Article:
Fulton County is partnering with the Atlanta Hawks to create Georgia’s largest-ever voting precinct at State Farm Arena, starting with early voting on July 20 for the Georgia General Primary Runoff Election on August 11. This unique partnership will allow tens of thousands of voters to cast their ballots for upcoming elections while maintaining CDC-recommended social distancing requirements at the state-of-the-art facility. In addition, Fulton County Registration & Elections will conduct other elections support operations at the site, including absentee ballot processing and more.
Leadership from the Hawks offered use of State Farm Arena to Fulton County as a venue for early voting and other elections operations as part of their commitment to serving the community. The Atlanta-Fulton County Recreation Authority, a government agency, is the owner of the property and leases the site to the Atlanta Hawks organization. In addition to offering the venue, hundreds of Atlanta Hawks & State Farm Arena full-time and part-time employees will be trained to serve as election workers to further support the operations.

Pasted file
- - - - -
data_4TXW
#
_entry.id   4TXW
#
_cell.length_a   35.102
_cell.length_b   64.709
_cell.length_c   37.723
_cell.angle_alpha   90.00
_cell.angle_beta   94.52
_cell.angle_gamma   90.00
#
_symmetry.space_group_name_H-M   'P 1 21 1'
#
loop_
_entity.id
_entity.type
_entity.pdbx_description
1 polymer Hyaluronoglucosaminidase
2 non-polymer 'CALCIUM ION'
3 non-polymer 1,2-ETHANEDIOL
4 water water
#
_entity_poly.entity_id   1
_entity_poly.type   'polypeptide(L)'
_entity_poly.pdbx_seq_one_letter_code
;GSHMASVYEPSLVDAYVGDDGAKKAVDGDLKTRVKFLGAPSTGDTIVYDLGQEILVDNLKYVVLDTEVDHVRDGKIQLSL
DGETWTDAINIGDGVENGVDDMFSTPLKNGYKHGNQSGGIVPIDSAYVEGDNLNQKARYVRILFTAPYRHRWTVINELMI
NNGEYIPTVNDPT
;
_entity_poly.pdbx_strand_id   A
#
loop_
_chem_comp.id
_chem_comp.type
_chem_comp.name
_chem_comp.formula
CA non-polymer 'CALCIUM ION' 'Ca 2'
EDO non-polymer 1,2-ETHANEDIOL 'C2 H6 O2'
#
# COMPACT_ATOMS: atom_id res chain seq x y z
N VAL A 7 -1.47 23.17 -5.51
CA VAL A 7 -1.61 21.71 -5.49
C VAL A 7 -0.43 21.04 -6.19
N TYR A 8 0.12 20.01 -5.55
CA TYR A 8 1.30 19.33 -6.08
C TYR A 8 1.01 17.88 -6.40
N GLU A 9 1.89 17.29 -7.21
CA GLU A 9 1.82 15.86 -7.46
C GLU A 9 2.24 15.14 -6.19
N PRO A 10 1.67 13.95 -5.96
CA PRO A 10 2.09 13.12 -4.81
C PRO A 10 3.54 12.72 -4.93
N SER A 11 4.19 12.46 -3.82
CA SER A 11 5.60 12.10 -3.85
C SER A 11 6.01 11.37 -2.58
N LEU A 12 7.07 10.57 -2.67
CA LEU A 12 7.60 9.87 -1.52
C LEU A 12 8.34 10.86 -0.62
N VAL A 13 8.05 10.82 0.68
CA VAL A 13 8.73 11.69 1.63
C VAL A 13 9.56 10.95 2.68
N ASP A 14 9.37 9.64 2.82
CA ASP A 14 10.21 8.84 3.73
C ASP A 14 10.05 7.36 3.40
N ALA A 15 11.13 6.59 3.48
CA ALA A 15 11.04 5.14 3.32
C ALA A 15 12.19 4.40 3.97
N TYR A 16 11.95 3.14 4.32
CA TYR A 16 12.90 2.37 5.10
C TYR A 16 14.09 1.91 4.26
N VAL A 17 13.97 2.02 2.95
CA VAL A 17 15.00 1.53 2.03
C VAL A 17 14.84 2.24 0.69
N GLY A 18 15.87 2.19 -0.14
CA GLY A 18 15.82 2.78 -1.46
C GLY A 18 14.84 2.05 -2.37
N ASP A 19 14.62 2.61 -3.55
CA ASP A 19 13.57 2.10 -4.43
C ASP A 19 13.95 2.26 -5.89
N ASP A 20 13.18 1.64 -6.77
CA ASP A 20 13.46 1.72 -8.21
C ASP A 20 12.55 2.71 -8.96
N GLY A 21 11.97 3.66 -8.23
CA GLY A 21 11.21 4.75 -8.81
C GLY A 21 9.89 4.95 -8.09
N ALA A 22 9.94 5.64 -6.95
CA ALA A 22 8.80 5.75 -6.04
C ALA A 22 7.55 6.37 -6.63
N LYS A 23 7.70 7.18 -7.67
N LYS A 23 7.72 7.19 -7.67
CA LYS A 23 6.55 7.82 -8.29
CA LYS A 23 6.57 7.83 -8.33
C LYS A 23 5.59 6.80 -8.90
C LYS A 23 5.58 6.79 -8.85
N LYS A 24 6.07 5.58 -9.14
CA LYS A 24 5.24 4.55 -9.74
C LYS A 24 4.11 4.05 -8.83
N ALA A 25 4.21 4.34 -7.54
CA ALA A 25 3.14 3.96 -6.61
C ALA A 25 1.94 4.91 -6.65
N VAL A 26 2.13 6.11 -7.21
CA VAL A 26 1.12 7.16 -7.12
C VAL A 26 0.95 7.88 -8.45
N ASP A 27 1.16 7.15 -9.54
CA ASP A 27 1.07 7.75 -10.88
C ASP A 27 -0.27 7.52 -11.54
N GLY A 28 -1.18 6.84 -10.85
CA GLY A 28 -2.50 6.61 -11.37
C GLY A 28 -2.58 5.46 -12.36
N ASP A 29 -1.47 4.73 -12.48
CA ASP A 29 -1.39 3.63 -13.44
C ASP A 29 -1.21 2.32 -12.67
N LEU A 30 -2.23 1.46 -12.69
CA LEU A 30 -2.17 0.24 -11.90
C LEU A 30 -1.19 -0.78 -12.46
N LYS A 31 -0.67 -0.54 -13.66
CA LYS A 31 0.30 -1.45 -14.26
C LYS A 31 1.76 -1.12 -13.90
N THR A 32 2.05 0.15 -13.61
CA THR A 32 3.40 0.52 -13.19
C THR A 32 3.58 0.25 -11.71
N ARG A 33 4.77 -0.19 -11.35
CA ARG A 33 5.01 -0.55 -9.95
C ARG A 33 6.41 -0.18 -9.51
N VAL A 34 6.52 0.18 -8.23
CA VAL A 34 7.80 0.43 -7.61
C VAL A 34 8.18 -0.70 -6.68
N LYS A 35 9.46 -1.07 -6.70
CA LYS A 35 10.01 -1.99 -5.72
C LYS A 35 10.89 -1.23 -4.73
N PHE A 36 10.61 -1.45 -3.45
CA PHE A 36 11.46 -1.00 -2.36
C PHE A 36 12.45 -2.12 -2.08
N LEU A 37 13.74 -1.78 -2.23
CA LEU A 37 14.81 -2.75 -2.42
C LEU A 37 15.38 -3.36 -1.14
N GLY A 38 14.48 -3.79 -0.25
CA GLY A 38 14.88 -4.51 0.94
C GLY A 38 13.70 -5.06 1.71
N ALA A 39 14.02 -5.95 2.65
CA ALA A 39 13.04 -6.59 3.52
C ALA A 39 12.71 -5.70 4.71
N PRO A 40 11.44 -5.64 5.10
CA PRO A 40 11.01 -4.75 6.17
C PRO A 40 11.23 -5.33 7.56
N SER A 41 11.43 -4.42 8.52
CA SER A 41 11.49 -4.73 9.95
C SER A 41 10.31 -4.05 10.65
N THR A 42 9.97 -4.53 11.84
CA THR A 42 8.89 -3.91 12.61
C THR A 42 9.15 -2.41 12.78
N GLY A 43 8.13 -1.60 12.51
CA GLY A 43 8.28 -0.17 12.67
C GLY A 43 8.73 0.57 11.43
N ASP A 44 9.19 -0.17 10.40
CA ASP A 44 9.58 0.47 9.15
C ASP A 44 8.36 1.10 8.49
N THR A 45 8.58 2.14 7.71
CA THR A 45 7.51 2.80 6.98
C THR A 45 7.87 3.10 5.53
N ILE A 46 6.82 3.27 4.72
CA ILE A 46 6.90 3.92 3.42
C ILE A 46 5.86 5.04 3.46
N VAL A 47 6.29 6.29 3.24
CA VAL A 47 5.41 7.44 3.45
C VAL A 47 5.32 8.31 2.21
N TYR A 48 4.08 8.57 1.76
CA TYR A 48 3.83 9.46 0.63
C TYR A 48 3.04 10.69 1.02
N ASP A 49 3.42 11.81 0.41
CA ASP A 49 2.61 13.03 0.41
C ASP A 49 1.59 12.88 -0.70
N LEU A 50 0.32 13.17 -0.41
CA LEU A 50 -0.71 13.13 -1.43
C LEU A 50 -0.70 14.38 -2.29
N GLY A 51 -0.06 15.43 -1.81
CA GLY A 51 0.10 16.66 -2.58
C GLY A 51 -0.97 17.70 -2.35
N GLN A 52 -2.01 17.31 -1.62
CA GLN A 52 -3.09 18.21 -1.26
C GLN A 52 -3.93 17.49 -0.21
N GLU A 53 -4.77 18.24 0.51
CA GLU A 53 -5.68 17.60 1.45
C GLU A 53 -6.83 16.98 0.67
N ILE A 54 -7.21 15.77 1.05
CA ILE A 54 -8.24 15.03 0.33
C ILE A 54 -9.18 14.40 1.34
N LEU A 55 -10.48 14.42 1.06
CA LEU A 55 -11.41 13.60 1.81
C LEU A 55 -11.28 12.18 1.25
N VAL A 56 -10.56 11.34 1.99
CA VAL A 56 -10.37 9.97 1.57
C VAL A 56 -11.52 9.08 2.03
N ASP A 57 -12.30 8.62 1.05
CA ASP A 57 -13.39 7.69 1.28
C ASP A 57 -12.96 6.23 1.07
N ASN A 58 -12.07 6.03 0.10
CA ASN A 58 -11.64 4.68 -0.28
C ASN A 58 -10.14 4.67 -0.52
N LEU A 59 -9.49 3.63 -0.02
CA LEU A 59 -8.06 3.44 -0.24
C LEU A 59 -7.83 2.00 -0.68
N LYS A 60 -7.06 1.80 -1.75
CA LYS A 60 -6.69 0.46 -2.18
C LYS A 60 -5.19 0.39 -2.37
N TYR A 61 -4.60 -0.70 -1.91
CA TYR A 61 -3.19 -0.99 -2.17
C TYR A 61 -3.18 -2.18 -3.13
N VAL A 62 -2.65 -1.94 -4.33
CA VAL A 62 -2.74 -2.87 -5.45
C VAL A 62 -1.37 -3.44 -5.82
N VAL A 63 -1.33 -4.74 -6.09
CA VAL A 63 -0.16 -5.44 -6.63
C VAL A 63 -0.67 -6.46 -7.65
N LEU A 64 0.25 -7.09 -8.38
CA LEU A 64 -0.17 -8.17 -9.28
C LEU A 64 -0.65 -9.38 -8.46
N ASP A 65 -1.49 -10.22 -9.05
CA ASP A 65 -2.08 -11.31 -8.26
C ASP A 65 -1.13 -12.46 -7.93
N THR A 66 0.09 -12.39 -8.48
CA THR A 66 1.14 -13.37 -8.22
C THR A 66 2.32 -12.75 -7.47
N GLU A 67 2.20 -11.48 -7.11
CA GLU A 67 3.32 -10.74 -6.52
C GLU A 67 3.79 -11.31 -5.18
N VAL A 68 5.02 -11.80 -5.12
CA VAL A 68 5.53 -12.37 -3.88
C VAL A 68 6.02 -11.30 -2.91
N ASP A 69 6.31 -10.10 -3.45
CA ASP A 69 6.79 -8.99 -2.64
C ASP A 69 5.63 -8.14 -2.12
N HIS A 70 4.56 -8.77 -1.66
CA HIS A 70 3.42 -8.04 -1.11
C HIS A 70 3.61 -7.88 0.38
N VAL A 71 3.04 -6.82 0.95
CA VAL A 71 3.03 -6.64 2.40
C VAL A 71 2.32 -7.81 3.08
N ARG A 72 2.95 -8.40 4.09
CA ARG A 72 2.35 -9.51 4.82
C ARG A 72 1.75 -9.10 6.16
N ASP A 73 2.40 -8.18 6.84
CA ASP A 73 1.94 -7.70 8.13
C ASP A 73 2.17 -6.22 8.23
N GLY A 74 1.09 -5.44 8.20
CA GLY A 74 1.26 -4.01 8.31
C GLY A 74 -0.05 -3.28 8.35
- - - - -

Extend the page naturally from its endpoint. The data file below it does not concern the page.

“Fulton County is grateful to the entire Atlanta Hawks organization for being an outstanding partner,” said Chairman Robb Pitts. “Tony Ressler, Steve Koonin and their organization have once again demonstrated that the Hawks are True to Atlanta”
“When our ownership group purchased the Hawks & State Farm Arena five years ago, we were clear that we felt it was our responsibility to make sure the organization was an important civic asset to the city of Atlanta. Utilizing State Farm Arena and our incredible staff to make the arena an accessible and vital polling site in an important election year is a fulfillment on that promise,” said Atlanta Hawks & State Farm Arena Principal Owner Tony Ressler.
In February, State Farm Arena was named the Best New Concert Venue in the United States by Pollstar Magazine and prior to that was honored by the International Association of Venue Managers (IAVM) with the 2019 Venue Excellence Award (VEA). For the second consecutive season, the Hawks finished with the NBA’s top ranking in overall in-game experience, a wide-ranging category made up of the following areas where the team rated highly: arena ushers, in-game entertainment, in-arena technology, in-arena retail, in-arena food experience and more.